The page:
Stretching exercises lengthen muscles to improve flexibility, which is vital for joint health and overall health. Stretch daily to improve your flexibility, whether it's with static stretching, dynamic stretching, foam rolling, or a combination of all three.

Frequently Asked Questions

  • What is the impact of age on flexibility?

    Aging causes a decrease in your range of motion and progressively worsens as you get older. Stretching and exercise can reduce the decrease in range of motion.

  • How do you regain flexibility?

    You can lose flexibility by not stretching. But, the best way to regain it is by stretching on a regular basis. Incorporate some static stretches every day, but don't forget to warm up first.

  • When is the best time to do flexibility exercises?

    You can do stretching exercises anytime you want, but it is most beneficial after a workout when your muscles are warm. However, you can add a stretching routine anytime as long as you warm-up for at least 5 minutes before.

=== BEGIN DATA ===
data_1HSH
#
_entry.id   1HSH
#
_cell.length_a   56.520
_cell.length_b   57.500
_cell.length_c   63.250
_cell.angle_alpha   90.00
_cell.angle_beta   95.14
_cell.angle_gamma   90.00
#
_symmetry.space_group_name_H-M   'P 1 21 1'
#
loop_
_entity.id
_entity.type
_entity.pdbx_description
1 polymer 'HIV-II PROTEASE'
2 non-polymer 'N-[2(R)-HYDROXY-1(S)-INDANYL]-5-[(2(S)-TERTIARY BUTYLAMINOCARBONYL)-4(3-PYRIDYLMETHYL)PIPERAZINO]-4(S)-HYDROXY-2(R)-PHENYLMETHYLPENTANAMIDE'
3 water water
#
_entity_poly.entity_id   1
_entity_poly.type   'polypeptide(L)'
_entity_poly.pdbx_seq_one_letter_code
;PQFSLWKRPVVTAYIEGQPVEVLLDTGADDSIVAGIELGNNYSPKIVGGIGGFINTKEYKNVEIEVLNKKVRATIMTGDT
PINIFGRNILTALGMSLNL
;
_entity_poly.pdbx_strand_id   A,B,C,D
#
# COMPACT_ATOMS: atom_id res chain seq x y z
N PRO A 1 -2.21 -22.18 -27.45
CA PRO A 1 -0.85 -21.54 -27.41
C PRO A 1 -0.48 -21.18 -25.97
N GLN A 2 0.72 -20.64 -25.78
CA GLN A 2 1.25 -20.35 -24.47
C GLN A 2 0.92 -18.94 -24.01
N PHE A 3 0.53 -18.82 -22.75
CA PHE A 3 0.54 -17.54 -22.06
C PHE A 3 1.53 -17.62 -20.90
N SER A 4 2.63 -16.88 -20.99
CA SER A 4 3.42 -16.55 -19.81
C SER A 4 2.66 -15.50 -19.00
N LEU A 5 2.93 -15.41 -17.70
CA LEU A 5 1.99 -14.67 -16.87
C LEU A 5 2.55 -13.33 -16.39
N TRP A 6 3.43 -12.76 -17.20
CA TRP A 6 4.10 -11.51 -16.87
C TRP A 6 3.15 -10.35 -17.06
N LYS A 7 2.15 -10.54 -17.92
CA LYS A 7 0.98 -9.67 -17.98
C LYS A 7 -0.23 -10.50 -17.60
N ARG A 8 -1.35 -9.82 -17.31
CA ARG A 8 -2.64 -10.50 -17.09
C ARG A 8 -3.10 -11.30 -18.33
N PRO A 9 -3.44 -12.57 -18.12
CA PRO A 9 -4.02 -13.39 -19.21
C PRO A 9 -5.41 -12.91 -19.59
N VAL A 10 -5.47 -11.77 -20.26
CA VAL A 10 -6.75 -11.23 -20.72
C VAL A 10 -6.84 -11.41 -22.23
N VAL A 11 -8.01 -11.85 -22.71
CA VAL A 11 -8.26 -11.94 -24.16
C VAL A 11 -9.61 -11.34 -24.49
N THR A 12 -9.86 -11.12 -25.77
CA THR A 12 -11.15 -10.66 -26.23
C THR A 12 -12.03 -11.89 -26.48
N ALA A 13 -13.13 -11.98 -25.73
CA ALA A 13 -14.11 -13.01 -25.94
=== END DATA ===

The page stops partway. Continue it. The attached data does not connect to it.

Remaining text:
A Word From Verywell

Stretching on a regular basis will improve your flexibility, which is crucial for joint health and overall well-being. Plus, you have numerous options for achieving your goals. You can use static stretching, dynamic stretching, active isolated stretching, or foam rolling to improve your flexibility and range of motion.

Aim to incorporate stretching into your routine every day. Even stretching multiple times a day, particularly if you are sitting a lot for work, can be beneficial. Just be sure to contact a healthcare provider if you have recurring joint pain or muscle fatigue or if you notice hyper-flexibility. They can help you determine what is causing your discomfort and offer a treatment plan.

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16 Sources